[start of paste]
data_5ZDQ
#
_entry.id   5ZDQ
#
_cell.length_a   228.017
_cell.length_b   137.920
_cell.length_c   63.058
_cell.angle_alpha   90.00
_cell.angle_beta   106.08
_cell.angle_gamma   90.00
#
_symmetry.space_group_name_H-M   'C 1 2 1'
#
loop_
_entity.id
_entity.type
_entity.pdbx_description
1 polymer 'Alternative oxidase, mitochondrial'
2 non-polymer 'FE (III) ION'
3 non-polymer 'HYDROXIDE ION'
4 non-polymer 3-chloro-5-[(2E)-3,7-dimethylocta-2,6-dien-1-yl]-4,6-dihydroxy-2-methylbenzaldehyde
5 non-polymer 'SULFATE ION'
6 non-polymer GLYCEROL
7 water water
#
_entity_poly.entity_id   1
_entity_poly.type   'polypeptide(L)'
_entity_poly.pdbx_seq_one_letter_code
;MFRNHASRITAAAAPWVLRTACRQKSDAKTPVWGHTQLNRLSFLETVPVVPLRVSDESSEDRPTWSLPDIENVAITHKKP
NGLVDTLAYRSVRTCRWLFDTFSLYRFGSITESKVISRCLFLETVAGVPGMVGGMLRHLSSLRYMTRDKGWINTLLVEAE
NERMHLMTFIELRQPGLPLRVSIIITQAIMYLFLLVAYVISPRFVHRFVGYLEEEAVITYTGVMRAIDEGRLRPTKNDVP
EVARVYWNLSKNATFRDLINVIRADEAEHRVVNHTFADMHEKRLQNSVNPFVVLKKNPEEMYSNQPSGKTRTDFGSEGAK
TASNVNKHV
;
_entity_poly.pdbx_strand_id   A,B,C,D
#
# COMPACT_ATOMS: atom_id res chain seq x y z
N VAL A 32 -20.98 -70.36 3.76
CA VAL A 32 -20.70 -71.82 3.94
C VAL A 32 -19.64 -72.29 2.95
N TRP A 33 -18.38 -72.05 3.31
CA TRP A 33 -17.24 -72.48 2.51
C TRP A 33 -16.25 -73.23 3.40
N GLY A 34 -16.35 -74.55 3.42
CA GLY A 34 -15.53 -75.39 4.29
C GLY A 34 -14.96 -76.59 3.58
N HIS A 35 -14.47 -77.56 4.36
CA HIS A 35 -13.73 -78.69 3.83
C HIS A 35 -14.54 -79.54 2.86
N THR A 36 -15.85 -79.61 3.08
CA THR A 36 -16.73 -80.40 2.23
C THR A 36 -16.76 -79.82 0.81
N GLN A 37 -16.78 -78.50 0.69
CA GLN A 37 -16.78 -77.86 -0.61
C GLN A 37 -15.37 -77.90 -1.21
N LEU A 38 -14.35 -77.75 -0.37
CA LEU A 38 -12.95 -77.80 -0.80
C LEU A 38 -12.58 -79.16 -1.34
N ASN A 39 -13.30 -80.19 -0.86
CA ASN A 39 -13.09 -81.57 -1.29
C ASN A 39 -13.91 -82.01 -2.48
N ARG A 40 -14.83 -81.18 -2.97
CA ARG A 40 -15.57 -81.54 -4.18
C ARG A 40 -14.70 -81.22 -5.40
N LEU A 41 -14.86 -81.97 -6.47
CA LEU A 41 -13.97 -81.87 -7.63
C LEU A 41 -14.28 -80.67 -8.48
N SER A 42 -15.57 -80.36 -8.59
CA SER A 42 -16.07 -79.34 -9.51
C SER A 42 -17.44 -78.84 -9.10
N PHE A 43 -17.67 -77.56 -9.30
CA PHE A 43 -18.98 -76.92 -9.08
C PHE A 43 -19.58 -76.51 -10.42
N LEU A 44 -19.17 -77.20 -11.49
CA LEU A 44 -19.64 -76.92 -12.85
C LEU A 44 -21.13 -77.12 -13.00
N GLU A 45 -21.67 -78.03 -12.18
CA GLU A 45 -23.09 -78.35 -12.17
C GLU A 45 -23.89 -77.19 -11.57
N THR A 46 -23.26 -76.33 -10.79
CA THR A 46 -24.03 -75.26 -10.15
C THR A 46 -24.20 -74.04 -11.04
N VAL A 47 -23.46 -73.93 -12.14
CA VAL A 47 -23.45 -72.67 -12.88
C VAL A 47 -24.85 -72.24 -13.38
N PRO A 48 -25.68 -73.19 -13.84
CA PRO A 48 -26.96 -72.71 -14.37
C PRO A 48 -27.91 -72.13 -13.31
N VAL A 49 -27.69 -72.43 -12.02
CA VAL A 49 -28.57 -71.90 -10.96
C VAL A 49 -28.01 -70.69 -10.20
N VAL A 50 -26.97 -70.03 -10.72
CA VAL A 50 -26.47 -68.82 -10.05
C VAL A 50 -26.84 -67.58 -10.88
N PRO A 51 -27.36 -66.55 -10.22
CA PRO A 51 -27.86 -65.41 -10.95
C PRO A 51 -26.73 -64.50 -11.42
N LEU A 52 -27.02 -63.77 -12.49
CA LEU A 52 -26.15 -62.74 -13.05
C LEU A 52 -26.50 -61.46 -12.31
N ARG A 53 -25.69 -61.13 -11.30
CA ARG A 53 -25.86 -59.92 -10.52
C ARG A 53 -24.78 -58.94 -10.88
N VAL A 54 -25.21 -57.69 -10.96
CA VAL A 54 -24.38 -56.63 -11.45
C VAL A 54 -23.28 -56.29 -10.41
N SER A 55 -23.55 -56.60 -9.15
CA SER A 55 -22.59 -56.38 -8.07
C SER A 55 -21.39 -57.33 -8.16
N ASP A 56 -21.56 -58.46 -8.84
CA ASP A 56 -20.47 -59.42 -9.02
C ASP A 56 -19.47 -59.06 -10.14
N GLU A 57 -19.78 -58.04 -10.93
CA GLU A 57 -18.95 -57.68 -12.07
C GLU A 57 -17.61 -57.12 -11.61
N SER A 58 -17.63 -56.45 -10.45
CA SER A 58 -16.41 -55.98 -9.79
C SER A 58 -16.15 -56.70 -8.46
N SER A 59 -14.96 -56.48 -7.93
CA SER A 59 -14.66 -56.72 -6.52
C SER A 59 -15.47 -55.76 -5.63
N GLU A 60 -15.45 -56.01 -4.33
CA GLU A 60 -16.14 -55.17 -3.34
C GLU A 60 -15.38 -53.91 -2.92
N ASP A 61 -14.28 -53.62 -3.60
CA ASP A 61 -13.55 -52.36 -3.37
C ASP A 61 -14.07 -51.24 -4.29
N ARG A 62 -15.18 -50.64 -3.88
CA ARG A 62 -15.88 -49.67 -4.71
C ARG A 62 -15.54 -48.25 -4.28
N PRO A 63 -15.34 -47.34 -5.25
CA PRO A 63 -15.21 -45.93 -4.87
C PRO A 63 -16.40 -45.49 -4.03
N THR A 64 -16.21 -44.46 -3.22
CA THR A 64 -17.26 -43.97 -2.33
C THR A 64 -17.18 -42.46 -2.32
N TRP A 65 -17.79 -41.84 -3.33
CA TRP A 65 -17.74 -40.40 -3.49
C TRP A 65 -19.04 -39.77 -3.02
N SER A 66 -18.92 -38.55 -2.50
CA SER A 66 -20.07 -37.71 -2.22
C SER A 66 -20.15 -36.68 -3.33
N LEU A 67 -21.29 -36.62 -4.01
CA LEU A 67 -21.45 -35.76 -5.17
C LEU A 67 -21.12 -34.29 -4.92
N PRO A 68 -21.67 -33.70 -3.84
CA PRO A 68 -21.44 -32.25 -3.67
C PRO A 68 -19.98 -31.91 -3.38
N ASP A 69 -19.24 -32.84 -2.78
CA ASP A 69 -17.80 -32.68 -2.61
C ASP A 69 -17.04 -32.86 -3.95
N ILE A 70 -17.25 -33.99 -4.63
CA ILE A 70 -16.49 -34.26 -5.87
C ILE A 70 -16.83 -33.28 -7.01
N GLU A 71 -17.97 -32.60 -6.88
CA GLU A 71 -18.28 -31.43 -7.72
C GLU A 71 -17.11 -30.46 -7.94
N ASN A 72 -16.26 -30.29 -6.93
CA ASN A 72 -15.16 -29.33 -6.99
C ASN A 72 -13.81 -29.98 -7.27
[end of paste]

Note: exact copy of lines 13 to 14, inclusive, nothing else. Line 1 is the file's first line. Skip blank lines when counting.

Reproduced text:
#
loop_